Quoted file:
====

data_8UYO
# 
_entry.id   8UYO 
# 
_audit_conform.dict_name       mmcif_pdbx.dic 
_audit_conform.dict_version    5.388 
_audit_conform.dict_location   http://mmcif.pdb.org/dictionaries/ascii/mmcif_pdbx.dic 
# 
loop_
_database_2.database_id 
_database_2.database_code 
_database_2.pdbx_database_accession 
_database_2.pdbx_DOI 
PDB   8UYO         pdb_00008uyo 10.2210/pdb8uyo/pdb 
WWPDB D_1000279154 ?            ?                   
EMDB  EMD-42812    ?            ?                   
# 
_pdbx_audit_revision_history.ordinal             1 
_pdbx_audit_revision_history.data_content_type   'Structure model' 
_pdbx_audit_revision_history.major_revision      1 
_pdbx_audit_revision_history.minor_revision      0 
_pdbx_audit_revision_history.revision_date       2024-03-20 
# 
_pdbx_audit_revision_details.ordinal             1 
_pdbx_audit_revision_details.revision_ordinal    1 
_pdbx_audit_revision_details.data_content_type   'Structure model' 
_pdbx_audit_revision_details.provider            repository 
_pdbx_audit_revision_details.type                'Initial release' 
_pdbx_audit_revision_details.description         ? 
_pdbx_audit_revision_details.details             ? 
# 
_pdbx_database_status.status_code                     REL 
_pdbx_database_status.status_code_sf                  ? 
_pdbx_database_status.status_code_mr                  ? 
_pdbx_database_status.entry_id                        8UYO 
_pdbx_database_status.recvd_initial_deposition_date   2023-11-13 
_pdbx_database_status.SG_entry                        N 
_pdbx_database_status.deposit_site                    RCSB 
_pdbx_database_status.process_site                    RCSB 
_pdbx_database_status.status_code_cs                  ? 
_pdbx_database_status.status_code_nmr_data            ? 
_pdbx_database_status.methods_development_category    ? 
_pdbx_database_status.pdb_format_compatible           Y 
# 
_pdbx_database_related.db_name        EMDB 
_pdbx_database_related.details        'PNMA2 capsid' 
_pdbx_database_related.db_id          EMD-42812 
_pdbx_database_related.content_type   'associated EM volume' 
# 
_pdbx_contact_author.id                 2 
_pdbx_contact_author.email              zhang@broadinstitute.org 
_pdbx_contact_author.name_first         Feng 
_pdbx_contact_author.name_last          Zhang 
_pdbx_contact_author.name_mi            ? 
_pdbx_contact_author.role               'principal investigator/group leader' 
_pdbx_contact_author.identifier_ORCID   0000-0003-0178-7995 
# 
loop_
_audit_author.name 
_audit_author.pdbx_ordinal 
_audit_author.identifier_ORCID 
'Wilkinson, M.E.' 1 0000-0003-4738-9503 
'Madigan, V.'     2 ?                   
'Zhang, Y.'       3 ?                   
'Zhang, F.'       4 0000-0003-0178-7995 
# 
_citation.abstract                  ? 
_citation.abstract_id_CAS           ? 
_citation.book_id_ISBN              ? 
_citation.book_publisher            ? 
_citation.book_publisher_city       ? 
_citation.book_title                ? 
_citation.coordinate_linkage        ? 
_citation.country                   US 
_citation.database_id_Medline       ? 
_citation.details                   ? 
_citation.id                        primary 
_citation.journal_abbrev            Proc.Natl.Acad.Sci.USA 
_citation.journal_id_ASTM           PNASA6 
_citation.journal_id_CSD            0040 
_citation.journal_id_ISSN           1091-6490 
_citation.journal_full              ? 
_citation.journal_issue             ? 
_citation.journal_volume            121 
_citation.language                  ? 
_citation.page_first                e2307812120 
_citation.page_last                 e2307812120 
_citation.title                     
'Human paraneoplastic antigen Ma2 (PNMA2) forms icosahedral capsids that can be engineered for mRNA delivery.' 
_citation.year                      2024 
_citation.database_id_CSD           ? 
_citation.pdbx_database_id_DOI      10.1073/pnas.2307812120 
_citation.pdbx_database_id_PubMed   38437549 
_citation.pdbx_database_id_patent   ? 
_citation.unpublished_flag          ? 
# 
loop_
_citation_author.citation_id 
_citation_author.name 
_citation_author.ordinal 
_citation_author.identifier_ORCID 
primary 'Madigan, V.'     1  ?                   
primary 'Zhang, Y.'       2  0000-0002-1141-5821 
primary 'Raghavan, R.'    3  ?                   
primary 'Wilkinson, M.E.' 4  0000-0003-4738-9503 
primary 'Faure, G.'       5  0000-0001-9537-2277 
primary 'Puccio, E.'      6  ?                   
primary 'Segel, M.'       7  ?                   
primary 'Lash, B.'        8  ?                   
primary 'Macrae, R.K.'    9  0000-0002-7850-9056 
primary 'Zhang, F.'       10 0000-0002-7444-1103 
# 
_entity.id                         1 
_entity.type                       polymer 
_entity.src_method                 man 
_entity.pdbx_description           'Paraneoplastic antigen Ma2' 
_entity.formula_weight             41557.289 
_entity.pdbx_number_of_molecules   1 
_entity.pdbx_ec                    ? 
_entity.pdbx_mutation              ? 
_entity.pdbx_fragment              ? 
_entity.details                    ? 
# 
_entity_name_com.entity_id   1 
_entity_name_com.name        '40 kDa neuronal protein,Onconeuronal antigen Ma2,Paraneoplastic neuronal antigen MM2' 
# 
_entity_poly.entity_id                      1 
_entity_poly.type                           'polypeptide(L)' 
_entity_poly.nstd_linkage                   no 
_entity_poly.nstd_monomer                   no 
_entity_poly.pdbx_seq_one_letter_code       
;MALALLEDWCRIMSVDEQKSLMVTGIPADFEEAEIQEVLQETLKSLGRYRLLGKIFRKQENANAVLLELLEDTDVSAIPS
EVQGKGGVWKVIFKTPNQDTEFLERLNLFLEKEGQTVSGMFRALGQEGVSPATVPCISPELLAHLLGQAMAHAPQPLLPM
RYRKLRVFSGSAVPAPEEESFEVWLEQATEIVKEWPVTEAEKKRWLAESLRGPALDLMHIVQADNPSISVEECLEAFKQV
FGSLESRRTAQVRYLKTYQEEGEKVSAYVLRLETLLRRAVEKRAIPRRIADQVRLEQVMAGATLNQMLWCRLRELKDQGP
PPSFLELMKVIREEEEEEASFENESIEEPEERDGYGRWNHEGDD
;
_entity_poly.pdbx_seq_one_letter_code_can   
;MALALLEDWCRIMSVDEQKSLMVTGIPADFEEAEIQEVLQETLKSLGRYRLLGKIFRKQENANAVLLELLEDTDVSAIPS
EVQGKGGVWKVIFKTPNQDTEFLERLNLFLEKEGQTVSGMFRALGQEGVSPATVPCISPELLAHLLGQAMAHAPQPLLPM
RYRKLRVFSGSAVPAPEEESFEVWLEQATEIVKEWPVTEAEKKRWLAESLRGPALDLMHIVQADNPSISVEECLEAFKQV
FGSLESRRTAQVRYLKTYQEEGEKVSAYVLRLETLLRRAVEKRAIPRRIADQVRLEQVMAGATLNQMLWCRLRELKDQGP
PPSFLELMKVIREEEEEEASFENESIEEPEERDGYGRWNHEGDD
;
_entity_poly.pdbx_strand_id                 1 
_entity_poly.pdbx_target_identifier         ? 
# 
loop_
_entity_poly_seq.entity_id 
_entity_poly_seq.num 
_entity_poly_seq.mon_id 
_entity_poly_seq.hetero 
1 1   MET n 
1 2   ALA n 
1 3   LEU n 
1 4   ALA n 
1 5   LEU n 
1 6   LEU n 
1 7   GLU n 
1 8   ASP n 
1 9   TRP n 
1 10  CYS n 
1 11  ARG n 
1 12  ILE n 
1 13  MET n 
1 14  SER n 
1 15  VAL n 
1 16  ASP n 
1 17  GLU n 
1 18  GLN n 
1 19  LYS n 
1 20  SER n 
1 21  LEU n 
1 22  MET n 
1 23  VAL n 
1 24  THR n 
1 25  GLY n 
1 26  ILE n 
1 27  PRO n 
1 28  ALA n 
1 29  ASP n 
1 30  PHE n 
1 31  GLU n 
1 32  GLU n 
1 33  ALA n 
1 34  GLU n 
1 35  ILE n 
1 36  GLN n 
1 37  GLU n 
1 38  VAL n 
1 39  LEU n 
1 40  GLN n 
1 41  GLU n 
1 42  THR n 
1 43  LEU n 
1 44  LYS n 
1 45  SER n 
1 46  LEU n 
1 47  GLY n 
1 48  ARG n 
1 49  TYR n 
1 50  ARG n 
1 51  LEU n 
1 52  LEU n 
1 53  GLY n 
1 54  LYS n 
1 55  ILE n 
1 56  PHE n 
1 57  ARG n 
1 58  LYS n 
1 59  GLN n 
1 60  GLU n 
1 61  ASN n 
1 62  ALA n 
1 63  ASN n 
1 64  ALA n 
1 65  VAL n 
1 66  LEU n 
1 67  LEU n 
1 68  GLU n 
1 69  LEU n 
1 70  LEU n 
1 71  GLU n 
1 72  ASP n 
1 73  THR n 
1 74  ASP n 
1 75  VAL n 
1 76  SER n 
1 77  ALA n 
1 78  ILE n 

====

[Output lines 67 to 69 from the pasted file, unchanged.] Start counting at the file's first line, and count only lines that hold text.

_citation.abstract                  ? 
_citation.abstract_id_CAS           ? 
_citation.book_id_ISBN              ? 